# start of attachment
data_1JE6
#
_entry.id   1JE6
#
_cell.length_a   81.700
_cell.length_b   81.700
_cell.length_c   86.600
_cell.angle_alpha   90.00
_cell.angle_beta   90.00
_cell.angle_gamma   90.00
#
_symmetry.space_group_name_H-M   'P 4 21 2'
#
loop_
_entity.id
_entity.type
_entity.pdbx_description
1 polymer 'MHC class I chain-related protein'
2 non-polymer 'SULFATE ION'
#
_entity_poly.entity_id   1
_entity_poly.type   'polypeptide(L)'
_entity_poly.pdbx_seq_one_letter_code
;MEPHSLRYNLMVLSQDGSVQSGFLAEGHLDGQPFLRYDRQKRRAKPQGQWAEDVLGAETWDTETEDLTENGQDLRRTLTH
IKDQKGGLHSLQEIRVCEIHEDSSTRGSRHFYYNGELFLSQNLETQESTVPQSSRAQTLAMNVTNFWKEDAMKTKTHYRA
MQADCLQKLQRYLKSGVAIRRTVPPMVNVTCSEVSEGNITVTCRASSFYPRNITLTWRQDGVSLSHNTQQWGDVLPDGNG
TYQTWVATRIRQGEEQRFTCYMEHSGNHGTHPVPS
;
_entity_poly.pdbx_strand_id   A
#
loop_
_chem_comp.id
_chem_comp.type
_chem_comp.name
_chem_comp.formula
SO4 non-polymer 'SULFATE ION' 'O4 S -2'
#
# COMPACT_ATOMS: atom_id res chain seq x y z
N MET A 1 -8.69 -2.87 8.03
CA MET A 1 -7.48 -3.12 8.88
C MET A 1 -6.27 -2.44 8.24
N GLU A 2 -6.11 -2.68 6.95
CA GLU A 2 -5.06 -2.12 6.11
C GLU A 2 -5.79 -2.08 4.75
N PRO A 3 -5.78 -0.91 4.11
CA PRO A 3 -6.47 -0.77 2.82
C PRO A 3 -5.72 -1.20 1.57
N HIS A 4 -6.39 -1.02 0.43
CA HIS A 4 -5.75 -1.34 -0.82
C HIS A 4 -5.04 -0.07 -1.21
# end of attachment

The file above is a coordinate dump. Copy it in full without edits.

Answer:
data_1JE6
#
_entry.id   1JE6
#
_cell.length_a   81.700
_cell.length_b   81.700
_cell.length_c   86.600
_cell.angle_alpha   90.00
_cell.angle_beta   90.00
_cell.angle_gamma   90.00
#
_symmetry.space_group_name_H-M   'P 4 21 2'
#
loop_
_entity.id
_entity.type
_entity.pdbx_description
1 polymer 'MHC class I chain-related protein'
2 non-polymer 'SULFATE ION'
#
_entity_poly.entity_id   1
_entity_poly.type   'polypeptide(L)'
_entity_poly.pdbx_seq_one_letter_code
;MEPHSLRYNLMVLSQDGSVQSGFLAEGHLDGQPFLRYDRQKRRAKPQGQWAEDVLGAETWDTETEDLTENGQDLRRTLTH
IKDQKGGLHSLQEIRVCEIHEDSSTRGSRHFYYNGELFLSQNLETQESTVPQSSRAQTLAMNVTNFWKEDAMKTKTHYRA
MQADCLQKLQRYLKSGVAIRRTVPPMVNVTCSEVSEGNITVTCRASSFYPRNITLTWRQDGVSLSHNTQQWGDVLPDGNG
TYQTWVATRIRQGEEQRFTCYMEHSGNHGTHPVPS
;
_entity_poly.pdbx_strand_id   A
#
loop_
_chem_comp.id
_chem_comp.type
_chem_comp.name
_chem_comp.formula
SO4 non-polymer 'SULFATE ION' 'O4 S -2'
#
# COMPACT_ATOMS: atom_id res chain seq x y z
N MET A 1 -8.69 -2.87 8.03
CA MET A 1 -7.48 -3.12 8.88
C MET A 1 -6.27 -2.44 8.24
N GLU A 2 -6.11 -2.68 6.95
CA GLU A 2 -5.06 -2.12 6.11
C GLU A 2 -5.79 -2.08 4.75
N PRO A 3 -5.78 -0.91 4.11
CA PRO A 3 -6.47 -0.77 2.82
C PRO A 3 -5.72 -1.20 1.57
N HIS A 4 -6.39 -1.02 0.43
CA HIS A 4 -5.75 -1.34 -0.82
C HIS A 4 -5.04 -0.07 -1.21